Some say 2011 was one of the worst years on record for housing sales since 1945. Collectively that may be accurate, but there were many pockets of success throughout the county that should not be discounted. Groups including Trulia, KCM Crew and Inman News have contributed thoughtful insights on housing market trends on the macro level, but it can be difficult to decipher what that means on the local level.
So how did Arlington fare this year as compared to the rest of the country? Here
are some highlights that we have pulled together:
—In September, the Boston Globe reported that some Massachusetts
areas were experiencing a rise in home values. Arlington
was included in its list of strong and growing real estate communities.
—Trulia recently predicted that smart cities will be hot, and suburbs west of Boston are a hotbed of smartness.
Despite the dire headlines of the past year, we are seeing certain consistencies percolate which bode well for Arlington. Time and again there are characteristics which keep our town strong, and these will continue to keep Arlington ahead of the curve in 2012:
—Lots of local colleges = smart people = job growth = higher employment rates = stronger real estate market. That’s a lot to digest all at once, but the bottom line is that strong employment and healthy real estate go hand-in-hand. The Boston area churns out hundreds of thousands of highly educated graduates every year. Some leave, but many stay on to hire and be hired. Arlington has proximity to Boston on its side.
—Supply and demand. Basic economics also fuel Arlington’s success. Arlington is surrounded by desirable towns: Lexington, Belmont, Cambridge and Winchester. The cost of owning a home in these towns is often significantly higher, making it difficult for first-time buyers to get ‘in.’ Arlington offers more affordable price points that are attractive to buyers who want to live close to Boston – making competition for these homes high, and supply more limited.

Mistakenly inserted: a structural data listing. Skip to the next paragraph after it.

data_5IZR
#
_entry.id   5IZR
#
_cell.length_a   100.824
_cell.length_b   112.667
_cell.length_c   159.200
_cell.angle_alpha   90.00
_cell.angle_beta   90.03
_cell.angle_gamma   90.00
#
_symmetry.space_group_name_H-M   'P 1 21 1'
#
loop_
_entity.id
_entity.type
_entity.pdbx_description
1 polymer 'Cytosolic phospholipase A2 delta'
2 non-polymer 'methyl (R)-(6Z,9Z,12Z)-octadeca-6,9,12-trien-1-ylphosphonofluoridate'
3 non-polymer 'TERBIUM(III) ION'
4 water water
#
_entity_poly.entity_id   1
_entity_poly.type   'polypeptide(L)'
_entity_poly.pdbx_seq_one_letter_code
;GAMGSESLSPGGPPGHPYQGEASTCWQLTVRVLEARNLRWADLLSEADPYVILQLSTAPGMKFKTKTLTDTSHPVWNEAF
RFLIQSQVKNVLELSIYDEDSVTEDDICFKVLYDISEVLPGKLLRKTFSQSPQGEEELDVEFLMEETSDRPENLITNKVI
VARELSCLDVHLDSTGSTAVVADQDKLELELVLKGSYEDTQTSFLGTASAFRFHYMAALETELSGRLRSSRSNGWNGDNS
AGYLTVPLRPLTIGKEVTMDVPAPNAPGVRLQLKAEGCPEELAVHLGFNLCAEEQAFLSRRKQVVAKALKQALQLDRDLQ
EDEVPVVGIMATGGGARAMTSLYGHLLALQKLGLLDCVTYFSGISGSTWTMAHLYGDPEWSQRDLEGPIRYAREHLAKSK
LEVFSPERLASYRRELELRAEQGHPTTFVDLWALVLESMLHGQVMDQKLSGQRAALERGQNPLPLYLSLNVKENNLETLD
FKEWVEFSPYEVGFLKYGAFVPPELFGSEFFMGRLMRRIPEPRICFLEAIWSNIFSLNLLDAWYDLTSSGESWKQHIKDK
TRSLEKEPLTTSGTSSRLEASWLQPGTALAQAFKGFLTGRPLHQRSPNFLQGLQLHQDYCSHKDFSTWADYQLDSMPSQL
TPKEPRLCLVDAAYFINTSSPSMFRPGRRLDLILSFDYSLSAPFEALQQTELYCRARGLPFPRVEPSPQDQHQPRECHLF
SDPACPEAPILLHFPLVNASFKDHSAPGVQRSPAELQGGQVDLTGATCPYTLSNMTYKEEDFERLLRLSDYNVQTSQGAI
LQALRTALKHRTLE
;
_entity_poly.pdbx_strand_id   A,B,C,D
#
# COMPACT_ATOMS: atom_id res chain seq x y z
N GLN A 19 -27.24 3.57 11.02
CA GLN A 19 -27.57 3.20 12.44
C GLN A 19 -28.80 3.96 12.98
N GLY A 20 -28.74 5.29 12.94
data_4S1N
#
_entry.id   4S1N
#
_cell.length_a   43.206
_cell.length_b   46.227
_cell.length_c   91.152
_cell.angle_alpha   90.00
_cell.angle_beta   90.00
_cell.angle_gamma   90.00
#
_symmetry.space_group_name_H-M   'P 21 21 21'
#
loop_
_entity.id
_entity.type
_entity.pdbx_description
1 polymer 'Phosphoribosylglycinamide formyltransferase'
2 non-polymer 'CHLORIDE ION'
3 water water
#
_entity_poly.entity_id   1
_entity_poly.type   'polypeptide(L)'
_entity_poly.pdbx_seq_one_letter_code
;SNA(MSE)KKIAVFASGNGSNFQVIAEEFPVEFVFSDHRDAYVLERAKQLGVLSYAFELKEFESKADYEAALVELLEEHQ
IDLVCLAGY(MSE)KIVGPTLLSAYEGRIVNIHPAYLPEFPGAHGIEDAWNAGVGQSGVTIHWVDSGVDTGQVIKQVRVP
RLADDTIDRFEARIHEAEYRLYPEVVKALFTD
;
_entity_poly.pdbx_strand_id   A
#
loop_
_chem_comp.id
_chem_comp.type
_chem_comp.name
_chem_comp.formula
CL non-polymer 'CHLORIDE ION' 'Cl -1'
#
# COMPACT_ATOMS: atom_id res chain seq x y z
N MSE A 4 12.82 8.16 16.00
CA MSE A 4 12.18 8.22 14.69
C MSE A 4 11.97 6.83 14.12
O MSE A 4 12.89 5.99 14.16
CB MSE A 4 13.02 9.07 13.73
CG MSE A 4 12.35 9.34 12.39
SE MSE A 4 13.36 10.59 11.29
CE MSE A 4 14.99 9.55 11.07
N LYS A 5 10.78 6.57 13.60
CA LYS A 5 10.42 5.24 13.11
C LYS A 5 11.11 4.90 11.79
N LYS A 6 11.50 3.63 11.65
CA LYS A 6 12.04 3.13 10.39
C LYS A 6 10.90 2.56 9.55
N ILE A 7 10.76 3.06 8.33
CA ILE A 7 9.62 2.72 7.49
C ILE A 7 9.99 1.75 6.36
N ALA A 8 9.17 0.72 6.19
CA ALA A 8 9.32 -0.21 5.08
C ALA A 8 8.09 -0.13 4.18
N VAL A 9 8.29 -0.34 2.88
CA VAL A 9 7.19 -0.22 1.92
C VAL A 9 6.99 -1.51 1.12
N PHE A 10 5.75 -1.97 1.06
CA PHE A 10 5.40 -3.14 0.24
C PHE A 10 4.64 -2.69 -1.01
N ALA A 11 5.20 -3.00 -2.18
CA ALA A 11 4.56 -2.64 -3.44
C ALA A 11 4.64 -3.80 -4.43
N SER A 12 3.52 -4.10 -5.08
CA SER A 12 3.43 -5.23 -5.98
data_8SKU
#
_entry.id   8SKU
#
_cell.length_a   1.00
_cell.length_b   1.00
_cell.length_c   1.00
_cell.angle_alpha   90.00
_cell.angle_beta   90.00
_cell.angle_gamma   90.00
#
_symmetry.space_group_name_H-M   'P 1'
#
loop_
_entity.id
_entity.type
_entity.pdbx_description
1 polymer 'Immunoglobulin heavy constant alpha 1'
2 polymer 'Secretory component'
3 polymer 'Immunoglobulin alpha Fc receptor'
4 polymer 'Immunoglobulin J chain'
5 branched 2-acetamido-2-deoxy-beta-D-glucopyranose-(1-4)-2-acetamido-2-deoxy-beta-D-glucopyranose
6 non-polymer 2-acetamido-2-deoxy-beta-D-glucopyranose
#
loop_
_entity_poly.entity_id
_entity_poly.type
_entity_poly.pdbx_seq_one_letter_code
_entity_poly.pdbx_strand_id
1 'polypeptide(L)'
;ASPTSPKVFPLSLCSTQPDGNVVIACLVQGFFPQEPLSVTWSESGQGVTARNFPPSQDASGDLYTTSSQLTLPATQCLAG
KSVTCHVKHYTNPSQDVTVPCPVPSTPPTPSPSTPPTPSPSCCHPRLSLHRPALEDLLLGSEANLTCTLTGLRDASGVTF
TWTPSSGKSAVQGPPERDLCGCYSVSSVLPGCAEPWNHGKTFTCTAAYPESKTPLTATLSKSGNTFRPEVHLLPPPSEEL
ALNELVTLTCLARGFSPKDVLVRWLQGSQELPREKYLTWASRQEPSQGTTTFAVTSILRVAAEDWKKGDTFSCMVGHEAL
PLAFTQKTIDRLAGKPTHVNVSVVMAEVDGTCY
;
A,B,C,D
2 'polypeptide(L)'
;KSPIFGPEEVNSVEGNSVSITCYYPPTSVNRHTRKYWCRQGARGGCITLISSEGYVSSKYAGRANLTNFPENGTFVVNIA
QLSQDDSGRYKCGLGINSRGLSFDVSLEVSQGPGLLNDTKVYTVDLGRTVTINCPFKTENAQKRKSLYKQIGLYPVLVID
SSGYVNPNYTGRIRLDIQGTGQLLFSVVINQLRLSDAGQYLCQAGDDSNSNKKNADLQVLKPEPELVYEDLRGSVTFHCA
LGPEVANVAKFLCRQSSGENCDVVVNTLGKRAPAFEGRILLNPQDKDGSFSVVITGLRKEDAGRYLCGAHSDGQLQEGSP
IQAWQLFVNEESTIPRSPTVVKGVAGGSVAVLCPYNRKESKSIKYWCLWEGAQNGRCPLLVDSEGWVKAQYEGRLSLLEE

—Good schools. Good schools have long been an economic indicator for strong communities. A town that invests in its schools invests in its community. If the schools are suffering, other services and amenities may start to slide as well. There are other towns in close proximity to Boston that struggle because of failing school systems – proximity to a city alone does not guarantee a strong community.
So while the outlook for Arlington is looking good, what about the 2012 real estate market as a whole? Now that banks have figured out that they can’t lend money to people who are not capable of paying them back, and people are realizing they can’t buy homes they can’t afford, we should start to see a slow uptick in the market. But with 1.5 million homes still in the foreclosure process and buyers backing out of home purchases last minute because they can’t get the funding they thought they would, it will be a slow climb.
But I’ll let you in on a little secret: Slow is not always bad. That’s right. Now, say it with me: Slow is not always bad. If we don’t want another real estate market built on a house of cards, we need to rebuild this industry on solid foundation and with structure that can withstand other economic, political and environmental bumps down the road. For every boom there is a bust, and slow but steady growth has a higher likelihood for long term success.
Finally, if you have been on the housing sidelines waiting to see how it all plays out, 2012 is looking a like a good time to get back in the game. Mortgage rates will continue to remain low – which equals free money as compared to years past – but probably not for much longer. And as the market starts to make the upswing prices will start to go up and supply will go down.
There’s your 2012 update. Now it’s your move.